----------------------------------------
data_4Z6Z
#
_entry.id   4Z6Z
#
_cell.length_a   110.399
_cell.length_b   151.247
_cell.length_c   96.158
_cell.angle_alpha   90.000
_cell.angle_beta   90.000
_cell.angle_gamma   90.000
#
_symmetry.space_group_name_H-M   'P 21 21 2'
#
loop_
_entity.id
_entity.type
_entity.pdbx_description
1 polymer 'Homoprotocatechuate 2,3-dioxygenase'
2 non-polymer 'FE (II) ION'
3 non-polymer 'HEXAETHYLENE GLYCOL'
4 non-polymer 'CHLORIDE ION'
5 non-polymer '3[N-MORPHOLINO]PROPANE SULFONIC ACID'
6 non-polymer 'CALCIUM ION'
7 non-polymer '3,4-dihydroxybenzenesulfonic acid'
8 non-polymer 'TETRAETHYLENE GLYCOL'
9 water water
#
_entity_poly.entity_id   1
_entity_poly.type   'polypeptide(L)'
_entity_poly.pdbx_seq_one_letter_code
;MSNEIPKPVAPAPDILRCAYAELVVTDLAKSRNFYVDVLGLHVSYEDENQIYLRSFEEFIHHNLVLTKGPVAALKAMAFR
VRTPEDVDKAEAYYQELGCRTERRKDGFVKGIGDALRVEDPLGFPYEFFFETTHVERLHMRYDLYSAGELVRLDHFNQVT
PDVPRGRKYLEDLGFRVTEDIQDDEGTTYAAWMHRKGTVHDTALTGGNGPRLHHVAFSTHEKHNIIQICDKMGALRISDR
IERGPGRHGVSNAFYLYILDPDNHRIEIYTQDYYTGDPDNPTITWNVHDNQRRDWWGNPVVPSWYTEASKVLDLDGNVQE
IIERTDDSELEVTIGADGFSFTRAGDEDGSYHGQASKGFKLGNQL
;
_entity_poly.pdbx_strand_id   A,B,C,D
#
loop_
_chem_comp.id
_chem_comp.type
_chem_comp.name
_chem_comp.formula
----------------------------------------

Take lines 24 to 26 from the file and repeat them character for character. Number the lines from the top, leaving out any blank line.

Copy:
7 non-polymer '3,4-dihydroxybenzenesulfonic acid'
8 non-polymer 'TETRAETHYLENE GLYCOL'
9 water water